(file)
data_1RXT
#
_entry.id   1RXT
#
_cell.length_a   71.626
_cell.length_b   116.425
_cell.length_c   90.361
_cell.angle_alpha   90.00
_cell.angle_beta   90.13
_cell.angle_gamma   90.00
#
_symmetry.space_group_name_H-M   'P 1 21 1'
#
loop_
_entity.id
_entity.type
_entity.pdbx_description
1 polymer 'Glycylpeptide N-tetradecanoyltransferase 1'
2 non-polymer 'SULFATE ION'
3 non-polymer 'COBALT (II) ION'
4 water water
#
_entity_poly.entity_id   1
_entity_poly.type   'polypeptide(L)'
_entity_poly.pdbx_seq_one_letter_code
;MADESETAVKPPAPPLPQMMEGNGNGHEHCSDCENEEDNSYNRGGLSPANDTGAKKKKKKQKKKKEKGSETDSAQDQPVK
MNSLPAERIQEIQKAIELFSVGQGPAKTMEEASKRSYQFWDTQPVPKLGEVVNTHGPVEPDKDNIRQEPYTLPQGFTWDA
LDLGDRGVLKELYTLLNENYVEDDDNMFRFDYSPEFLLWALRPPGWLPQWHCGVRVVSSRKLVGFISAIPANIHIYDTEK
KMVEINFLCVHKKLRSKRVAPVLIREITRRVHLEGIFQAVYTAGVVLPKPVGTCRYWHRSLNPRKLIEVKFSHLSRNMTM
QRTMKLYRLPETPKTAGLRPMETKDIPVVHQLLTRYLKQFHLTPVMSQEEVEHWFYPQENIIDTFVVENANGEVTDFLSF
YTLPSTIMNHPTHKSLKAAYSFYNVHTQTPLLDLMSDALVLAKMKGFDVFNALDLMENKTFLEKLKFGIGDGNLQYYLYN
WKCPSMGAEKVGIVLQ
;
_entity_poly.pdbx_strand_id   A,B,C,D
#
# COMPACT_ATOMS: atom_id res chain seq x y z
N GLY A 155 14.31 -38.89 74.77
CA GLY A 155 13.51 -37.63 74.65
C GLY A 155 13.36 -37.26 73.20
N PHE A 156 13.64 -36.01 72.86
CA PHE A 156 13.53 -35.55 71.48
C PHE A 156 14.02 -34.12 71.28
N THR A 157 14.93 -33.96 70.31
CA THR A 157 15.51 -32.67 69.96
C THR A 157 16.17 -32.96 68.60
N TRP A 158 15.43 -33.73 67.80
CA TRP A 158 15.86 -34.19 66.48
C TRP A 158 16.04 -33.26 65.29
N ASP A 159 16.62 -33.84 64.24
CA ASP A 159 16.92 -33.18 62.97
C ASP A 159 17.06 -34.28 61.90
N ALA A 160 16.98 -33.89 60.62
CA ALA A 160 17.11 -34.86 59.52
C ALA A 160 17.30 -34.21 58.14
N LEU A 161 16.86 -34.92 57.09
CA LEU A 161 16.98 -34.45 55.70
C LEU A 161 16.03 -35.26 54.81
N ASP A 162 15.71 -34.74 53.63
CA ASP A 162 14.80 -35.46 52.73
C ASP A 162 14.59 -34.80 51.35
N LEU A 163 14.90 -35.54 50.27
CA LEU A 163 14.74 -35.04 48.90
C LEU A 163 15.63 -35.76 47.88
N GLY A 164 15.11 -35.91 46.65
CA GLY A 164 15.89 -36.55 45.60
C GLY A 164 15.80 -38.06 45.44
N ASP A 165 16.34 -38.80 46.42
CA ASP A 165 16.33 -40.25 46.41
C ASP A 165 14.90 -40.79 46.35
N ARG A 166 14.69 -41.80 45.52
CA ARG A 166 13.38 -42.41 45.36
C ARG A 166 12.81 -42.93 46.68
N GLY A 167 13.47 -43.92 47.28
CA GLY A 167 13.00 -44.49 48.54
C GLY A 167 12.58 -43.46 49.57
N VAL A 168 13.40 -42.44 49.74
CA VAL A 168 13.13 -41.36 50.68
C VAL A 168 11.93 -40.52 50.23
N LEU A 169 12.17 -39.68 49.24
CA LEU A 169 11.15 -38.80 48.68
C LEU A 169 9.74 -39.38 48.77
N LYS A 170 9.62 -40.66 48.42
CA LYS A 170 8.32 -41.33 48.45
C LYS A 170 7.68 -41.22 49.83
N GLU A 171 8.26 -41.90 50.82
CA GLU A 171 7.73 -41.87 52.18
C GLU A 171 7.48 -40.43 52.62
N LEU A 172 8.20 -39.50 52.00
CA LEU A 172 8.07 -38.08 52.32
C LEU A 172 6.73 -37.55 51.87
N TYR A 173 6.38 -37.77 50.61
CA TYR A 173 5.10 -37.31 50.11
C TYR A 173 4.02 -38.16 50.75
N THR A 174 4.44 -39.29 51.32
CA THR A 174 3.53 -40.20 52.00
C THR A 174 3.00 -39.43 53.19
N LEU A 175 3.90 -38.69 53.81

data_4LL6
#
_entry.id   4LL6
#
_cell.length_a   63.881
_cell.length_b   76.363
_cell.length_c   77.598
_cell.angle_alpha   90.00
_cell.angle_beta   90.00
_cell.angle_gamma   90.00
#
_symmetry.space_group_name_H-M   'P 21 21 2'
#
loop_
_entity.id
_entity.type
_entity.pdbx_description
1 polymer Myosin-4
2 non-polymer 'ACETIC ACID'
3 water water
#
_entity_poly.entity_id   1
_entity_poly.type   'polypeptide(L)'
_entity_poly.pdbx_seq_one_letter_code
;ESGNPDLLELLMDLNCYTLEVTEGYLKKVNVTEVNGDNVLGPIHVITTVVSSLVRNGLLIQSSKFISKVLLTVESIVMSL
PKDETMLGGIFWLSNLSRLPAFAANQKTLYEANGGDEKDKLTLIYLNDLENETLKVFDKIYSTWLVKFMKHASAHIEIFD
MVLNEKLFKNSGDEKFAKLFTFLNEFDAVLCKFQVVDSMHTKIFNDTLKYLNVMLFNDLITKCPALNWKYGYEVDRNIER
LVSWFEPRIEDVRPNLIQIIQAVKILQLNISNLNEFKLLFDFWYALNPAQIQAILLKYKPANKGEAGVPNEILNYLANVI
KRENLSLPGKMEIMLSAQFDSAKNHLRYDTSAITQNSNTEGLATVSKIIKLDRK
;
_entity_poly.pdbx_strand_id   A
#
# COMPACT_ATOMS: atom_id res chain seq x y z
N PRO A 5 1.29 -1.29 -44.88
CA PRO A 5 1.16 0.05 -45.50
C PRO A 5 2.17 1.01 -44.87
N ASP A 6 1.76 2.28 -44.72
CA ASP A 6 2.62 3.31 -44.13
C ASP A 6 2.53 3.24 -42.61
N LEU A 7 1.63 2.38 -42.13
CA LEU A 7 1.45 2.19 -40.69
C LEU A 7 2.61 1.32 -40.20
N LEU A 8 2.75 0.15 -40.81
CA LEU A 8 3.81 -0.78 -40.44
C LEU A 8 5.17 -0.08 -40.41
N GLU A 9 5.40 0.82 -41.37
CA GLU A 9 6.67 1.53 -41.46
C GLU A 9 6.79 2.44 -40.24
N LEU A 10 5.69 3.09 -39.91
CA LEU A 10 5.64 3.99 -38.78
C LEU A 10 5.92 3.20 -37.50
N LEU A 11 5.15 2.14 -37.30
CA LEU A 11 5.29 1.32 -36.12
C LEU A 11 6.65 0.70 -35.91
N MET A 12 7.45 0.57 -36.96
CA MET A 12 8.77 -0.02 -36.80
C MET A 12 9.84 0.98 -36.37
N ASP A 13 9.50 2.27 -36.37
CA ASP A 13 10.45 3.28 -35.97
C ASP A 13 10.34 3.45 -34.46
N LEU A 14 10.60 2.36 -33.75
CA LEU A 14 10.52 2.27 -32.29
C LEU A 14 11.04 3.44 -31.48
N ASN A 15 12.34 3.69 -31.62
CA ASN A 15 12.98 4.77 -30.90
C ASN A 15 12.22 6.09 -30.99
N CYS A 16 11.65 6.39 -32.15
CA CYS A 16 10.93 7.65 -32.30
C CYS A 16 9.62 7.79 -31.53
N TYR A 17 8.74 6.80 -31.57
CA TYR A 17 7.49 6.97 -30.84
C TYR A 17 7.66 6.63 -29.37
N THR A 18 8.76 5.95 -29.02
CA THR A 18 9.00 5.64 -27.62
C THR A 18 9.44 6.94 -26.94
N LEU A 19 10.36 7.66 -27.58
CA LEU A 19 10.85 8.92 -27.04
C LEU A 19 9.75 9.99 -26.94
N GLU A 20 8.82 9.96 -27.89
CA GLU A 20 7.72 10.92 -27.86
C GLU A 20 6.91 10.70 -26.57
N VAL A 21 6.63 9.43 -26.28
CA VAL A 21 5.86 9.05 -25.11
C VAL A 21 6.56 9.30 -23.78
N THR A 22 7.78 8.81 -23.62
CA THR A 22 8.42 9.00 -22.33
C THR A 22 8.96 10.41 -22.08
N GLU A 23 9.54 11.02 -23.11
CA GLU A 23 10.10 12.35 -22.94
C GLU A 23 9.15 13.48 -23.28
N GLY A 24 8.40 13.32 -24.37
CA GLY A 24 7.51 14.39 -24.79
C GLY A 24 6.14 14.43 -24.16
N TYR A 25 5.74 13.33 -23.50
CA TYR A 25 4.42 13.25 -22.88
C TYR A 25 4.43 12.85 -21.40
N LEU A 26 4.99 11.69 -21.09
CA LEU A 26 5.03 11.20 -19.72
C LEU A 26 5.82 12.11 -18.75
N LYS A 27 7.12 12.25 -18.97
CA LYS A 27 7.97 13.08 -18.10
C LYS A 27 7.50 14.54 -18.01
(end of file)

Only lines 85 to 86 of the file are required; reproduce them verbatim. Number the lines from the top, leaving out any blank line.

N GLU A 171 8.26 -41.90 50.82
CA GLU A 171 7.73 -41.87 52.18